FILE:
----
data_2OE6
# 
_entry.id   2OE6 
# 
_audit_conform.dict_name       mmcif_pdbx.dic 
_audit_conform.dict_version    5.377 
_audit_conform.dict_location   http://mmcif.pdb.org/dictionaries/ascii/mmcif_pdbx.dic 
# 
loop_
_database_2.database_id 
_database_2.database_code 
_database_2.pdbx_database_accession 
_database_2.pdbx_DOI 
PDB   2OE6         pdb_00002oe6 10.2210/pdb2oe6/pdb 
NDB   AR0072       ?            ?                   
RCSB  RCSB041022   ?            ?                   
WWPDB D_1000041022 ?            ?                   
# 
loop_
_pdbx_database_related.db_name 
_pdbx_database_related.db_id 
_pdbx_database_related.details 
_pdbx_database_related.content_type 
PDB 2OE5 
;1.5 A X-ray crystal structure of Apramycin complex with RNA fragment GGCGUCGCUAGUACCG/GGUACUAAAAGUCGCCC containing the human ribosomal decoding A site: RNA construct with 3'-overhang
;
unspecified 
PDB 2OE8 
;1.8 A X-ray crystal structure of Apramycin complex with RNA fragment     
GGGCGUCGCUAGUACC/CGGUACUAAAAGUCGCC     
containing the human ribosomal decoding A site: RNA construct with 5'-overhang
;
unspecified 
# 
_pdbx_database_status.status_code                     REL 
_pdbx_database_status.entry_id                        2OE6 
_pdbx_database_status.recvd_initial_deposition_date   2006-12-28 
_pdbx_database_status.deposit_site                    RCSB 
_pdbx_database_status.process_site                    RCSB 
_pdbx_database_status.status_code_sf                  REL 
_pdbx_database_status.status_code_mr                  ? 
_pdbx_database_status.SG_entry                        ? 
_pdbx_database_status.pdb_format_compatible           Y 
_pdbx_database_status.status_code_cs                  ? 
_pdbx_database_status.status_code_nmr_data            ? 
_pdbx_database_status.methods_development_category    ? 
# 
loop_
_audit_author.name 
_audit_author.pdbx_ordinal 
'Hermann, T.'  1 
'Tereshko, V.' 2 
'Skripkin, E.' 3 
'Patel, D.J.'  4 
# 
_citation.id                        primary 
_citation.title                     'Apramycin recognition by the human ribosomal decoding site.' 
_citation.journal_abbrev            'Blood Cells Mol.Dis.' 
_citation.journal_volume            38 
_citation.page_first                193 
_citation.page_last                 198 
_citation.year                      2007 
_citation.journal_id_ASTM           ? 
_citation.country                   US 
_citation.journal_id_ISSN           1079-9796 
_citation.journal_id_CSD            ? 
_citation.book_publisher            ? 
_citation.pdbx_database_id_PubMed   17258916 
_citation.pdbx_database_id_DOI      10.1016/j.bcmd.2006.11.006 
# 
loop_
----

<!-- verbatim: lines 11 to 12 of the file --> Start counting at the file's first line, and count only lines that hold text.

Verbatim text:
_database_2.database_code 
_database_2.pdbx_database_accession 